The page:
Background: The aim of this study was to investigate the clinical effects of intra-aortic balloon pump (IABP) in patients who received cardiopulmonary resuscitation (CPR) before procedure. Methods and results: Between November 2005 and April 2014, 49,542 patients were enrolled in a prospective cohort study for acute myocardial infarction (AMI) in Korea (KAMIR). CPR was performed in 1700 patients with cardiac arrest. Patients were excluded from the study if they had not undergone a coronary angiogram, if extracorporeal membrane oxygenation or thrombolysis was performed, and if mechanical complications presented. The primary end point was 1-month all-cause mortality. A total of 883 patients in the IABP group and 476 in the control group were included. During the 1-month follow-up, all-cause death occurred in 749 patients (55.1%). The IABP group was predominantly male and had a higher prevalence of ST-segment elevation MI and a higher risk of coronary lesions including left main disease and three-vessel disease. Glycoprotein IIb/IIIa inhibitor was administered less in the non-IABP group. In the total population, the IABP group had worse outcomes in terms of mortality rates after multivariate analysis [hazard ratio (HR) 1.22, 95% confidence interval (CI) 1.02-1.47, p = 0.034] without increasing the incidence of recurrent MI, stroke, and major bleeding. After propensity matching with a pair of 452 patients, no significant differences were observed in baseline characteristics or clinical outcomes (HR 1.21, 95% CI 0.93-1.57, p = 0.158). Conclusion: The use of IABP did not show clinical benefits in patients with AMI complicated by severe cardiogenic shock after propensity matching analysis.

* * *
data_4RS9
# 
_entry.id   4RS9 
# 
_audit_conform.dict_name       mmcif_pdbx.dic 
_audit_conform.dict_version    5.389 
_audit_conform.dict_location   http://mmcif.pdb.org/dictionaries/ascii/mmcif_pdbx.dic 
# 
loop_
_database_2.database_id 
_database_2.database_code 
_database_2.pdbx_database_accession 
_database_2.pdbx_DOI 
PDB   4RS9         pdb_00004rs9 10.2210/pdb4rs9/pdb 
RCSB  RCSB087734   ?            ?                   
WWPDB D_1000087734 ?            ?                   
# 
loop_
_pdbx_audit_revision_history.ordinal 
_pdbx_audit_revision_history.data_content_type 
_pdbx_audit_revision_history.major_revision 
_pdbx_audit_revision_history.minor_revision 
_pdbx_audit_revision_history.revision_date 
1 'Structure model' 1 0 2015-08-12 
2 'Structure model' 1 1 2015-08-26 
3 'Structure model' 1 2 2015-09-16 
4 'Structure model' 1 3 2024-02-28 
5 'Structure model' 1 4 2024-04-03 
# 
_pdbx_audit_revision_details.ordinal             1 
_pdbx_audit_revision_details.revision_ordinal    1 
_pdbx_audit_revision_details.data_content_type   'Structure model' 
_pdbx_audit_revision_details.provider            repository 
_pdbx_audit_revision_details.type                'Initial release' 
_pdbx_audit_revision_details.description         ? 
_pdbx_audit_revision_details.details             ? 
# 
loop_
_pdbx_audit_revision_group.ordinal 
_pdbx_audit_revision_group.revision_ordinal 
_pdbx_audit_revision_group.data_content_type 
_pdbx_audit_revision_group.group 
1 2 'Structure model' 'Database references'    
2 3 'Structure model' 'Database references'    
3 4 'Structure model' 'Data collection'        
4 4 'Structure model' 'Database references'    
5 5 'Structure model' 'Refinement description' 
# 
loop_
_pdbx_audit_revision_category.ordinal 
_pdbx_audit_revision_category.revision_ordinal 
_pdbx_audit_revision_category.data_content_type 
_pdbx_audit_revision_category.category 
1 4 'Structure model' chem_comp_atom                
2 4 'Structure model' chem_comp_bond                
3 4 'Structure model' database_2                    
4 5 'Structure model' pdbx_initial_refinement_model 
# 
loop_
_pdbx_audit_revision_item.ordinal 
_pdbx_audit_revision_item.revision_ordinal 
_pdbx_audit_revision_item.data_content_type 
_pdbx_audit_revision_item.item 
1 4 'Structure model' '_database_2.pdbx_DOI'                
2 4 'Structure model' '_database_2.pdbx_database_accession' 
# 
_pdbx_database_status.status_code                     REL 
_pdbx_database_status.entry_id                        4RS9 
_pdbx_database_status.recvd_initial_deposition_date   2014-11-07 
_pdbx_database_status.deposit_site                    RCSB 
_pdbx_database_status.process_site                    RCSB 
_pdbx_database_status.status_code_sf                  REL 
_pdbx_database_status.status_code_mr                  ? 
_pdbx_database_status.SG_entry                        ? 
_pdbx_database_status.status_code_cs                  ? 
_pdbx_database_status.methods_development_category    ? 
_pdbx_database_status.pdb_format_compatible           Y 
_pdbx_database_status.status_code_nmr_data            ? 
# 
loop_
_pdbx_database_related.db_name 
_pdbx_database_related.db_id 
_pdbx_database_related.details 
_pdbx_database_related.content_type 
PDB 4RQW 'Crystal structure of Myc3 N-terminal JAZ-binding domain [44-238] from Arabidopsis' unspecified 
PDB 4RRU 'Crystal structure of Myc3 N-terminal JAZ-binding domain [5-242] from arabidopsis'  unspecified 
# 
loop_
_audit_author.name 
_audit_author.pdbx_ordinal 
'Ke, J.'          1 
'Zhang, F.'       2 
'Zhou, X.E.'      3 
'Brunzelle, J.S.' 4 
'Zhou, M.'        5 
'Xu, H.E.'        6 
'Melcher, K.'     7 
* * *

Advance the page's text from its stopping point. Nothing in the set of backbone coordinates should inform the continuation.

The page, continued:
Bibliographical noteFunding Information:
This study was supported by grants of The Korean Society of Cardiology, The Korean Centers for Disease Control and Prevention ( 2013-E63005-00 ), and The Korean Health Technology R&D Project, Ministry of Health & Welfare ( HI13C1527 ), Republic of Korea.
This study was supported by grants of The Korean Society of Cardiology, The Korean Centers for Disease Control and Prevention (2013-E63005-00), and The Korean Health Technology R&D Project, Ministry of Health & Welfare (HI13C1527), Republic of Korea. This study was performed with the support of the Korean Circulation Society (KCS 2005-1) as a memorandum of the 50th Anniversary of the KCS.
All Science Journal Classification (ASJC) codes
- Cardiology and Cardiovascular Medicine